via Watch Live: Foreign Policy and USIP’s PeaceGame |.

Missing the Real Africa Story

We are missing the big picture–and the main stories of Africa’s rise, including three clashes, according to David Brooks: pluralism, human development and governance.  But since “too many of our images of Africa are derived from nature documentaries, fund-raising appeals, and mission trips” we miss the mark.

But this is more or less the opposite of the truth. Boko Haram is not the main story in Africa or even in Nigeria. It is a small rear-guard reaction to the main story. The main story in Africa is an impressive surge of growth, urbanization and modernization, which has sparked panic in a few people who don’t like these things.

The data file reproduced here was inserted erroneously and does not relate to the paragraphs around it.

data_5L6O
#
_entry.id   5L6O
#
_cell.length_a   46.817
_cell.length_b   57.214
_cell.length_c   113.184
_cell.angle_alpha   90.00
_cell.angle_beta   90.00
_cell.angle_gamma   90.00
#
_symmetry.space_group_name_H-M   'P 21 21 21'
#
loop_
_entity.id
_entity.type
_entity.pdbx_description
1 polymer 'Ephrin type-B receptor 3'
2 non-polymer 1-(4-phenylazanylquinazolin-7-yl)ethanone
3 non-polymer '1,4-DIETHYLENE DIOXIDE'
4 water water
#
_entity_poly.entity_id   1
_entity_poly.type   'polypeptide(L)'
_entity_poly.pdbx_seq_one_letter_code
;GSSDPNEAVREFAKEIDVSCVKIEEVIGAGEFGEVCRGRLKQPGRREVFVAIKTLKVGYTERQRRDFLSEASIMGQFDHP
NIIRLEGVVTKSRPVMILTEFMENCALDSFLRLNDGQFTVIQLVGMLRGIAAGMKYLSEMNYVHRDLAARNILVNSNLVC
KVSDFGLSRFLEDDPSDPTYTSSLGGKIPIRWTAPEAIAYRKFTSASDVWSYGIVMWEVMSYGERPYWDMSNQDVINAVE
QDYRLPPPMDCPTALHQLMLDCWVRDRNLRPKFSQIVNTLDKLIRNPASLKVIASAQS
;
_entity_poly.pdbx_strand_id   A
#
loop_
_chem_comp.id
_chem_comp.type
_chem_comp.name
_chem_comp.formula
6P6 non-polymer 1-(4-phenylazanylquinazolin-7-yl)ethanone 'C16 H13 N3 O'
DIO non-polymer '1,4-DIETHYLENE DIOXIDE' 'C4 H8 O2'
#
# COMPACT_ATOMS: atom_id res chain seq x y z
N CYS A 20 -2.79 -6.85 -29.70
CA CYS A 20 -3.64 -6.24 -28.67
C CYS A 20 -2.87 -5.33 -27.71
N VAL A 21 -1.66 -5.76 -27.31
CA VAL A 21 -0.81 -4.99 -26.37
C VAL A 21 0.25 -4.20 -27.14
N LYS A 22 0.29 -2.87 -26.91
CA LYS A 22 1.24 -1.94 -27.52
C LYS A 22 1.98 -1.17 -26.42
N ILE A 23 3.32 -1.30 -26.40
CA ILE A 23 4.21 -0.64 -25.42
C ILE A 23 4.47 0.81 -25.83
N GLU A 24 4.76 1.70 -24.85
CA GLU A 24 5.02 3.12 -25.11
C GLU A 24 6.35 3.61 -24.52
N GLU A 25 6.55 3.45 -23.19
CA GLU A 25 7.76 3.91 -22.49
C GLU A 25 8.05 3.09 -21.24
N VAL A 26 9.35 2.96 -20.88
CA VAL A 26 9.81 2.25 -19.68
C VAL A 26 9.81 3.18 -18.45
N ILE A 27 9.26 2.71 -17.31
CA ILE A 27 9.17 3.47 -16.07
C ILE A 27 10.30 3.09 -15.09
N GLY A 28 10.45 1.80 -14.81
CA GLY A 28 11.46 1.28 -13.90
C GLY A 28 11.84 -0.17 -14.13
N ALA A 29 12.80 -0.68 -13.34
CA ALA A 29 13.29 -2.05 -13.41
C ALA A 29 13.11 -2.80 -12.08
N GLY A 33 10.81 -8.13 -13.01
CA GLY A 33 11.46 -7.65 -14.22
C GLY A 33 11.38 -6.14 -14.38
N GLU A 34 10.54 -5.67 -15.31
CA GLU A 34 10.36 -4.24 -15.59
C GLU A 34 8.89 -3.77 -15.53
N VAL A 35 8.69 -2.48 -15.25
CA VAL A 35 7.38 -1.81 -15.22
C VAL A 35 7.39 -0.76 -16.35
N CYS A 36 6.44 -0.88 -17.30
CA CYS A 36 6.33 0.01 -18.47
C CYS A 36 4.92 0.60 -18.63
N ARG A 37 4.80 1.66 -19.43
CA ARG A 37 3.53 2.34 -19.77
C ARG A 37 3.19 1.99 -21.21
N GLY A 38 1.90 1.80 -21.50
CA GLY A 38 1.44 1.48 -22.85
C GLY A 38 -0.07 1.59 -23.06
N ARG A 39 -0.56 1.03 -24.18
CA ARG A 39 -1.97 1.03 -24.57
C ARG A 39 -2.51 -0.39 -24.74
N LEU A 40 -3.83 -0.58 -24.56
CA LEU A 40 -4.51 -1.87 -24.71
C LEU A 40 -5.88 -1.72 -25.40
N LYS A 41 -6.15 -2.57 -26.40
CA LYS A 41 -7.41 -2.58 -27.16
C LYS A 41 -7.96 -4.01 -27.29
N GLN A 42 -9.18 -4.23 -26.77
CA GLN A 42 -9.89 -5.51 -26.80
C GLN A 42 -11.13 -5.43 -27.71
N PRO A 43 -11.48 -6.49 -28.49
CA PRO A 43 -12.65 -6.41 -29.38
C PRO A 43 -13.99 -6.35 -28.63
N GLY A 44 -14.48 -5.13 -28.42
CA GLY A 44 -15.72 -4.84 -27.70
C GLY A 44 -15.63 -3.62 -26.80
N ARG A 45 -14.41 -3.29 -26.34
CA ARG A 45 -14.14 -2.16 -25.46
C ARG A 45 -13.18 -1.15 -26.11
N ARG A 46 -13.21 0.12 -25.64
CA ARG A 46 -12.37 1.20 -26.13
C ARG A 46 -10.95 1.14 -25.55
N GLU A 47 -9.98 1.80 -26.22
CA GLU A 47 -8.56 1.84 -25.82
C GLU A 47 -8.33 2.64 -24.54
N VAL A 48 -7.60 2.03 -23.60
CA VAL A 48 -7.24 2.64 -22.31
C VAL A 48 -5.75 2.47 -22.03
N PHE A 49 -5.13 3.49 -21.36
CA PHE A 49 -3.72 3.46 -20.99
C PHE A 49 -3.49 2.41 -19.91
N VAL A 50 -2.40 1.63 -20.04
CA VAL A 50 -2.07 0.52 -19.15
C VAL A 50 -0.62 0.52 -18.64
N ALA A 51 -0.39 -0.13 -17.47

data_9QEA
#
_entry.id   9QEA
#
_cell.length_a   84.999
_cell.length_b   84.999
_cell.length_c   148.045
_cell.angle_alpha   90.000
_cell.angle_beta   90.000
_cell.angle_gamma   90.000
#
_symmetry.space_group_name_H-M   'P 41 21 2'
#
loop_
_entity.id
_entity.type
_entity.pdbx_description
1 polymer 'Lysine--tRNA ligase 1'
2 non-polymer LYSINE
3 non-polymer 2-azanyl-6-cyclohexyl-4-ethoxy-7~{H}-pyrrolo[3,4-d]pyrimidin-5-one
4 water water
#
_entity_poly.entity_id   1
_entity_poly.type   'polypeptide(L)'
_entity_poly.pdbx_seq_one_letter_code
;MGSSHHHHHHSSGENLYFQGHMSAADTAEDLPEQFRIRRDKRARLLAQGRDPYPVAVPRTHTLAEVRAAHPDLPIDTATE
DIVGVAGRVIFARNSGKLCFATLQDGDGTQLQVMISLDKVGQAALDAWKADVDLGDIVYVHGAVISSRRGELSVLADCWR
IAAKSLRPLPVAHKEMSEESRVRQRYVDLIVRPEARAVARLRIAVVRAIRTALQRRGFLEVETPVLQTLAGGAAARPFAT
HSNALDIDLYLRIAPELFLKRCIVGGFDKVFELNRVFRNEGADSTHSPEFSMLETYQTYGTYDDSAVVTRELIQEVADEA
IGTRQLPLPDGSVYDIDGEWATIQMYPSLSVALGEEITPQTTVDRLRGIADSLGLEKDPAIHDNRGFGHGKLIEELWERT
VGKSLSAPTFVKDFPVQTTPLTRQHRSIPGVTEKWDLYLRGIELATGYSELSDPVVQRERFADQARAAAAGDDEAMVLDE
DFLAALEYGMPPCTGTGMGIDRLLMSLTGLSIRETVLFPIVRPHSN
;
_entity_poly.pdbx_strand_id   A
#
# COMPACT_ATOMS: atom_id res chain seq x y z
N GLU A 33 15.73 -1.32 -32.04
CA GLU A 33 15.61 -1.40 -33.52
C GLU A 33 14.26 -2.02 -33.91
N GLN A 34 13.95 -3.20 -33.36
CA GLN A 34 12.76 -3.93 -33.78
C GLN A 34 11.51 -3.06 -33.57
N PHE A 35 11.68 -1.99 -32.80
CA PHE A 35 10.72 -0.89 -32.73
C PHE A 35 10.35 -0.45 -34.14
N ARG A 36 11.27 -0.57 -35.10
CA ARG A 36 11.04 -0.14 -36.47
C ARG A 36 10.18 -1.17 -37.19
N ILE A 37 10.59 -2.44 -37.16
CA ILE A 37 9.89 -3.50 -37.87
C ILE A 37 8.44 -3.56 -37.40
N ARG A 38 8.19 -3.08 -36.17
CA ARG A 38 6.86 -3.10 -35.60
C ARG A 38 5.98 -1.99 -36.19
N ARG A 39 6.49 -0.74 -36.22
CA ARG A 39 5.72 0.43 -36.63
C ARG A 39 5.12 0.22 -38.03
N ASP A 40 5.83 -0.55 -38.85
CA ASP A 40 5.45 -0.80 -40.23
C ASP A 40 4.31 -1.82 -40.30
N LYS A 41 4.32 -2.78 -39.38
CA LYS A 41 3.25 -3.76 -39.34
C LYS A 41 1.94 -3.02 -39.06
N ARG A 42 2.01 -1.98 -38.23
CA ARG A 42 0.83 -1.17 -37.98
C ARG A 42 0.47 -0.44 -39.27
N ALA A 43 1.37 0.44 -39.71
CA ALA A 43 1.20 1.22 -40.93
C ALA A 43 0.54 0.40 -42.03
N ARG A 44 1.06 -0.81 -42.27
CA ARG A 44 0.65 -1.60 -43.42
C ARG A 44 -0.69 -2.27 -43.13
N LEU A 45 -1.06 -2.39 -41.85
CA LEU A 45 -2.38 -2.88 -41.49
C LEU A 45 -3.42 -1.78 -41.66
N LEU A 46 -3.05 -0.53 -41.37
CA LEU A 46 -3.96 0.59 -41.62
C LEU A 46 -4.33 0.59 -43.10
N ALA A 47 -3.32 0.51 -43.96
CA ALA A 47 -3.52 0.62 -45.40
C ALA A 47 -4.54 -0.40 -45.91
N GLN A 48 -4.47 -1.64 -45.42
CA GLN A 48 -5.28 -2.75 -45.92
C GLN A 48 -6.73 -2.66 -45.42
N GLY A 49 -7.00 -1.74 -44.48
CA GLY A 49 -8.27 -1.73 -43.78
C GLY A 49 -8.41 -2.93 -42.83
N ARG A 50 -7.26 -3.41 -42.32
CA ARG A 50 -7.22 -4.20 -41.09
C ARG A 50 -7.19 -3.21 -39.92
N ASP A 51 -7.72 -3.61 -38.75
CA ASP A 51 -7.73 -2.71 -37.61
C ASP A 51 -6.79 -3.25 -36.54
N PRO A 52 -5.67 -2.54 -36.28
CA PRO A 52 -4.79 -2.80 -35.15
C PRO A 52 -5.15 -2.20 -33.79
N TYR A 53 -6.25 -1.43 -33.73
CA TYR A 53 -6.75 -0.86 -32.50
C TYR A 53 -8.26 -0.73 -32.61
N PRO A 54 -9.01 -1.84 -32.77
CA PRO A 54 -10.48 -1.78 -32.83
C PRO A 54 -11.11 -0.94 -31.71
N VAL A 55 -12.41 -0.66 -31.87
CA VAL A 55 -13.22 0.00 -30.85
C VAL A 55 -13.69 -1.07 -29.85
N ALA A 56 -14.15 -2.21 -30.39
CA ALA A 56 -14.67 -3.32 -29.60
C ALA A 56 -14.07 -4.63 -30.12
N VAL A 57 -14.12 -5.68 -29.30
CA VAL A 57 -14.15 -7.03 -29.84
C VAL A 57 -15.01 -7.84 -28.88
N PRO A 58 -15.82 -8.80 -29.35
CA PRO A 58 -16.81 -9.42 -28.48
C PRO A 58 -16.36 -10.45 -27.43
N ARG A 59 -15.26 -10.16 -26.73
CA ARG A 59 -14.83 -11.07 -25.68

Many countries in sub-Saharan Africa are growing at a phenomenal clip. Nigeria’s economy grew by 6.7 percent in 2012. Mozambique’s grew by 7.4 percent, Ghana’s by 7.9 percent. Economic growth in sub-Saharan Africa as a whole is predicted to reach 5.2 percent this year. Investment funds are starting up by the dozen, finding local entrepreneurs.

via The Real Africa – NYTimes.com.

 

Keep in mind that “bad news sells”–in the case of reporting, donors and even international organizations, as Karen Rothmyer writes in CJR. Stereotypes and outdated frames, such as Africa as a country and all the other images of blood diamonds, conflicts, and even groups like Boko Haram, dominate the narrative.

Africa without Colonialism and Other Revealing Maps

African politco-tribal units circa 1844

What if colonialism didn’t happen in Africa? Rachel Strohm explores this  theoretically-expansive 19th century map by Nikolaj Cyon and asks: